A clinical-stage veterinary medicine company called Loyal for Dogs has uncovered a new way to play God. A new drug called LOY-001 received news it has passed the Food and Drug Administration (FDA) Center for Veterinary Medicine’s “Reasonable Expectation of Effectiveness” test. Announced on November 28th, founder, and CEO Celine Halioua was exceptionally proud.
“Loyal was founded with the ambitious goal of developing the first drugs to extend healthy lifespan in dogs. This milestone is the result of years of careful work by the team. We’ll continue to work just as diligently to bring this and our other longevity programs through to FDA approval,” said Halioua.
Targeting giant and large breed dogs, the drug is designed to give them a longer life, and one with less pain and discomfort. Targeting growth hormone “IGF-1,” the drug blocks it in adult dogs, thus giving them a longer life in theory.
In a press release, the company explained that the hormone was seen in these breeds at 28x the rate seen in a smaller breed. They believe this is strongly influenced by the high rates of selective breeding, and even inbreeding with these massive canines.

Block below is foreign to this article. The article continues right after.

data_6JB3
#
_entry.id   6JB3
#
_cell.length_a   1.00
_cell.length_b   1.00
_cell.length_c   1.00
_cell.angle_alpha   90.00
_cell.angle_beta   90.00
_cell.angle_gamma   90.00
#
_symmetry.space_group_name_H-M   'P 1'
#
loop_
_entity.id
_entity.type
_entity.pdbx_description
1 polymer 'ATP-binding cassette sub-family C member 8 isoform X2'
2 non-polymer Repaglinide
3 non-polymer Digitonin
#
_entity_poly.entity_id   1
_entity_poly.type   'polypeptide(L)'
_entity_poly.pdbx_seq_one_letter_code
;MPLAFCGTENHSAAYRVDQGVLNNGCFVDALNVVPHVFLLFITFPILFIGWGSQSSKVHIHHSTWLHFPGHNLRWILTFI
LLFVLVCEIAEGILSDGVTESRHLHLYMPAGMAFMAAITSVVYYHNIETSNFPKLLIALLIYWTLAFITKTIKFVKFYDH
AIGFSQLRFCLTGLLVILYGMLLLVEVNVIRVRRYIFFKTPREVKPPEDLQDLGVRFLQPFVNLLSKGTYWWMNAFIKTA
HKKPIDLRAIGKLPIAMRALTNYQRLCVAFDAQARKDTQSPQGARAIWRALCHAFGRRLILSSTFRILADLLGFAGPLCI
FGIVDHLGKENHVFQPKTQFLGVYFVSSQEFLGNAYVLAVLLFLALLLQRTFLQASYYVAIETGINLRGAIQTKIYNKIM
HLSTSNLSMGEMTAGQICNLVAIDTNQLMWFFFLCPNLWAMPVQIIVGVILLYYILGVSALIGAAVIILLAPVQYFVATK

Data from a 452-dog study of 84 different breeds, all between 2 and 18 years old, showed great promise and potential. In an FDA letter to the company, they said “The data you provided are sufficient to show that there is a reasonable expectation of effectiveness.”
According to the American Kennel Club, these large dogs have an eight-12-year life expectancy, but small dogs can expect 10 to 15. Chihuahuas can easily live up to 20 years. This kind of God-like change still has a lot of trials to go through before it’s widely available. According to the company, they are targeting 2026 for a release if everything goes well.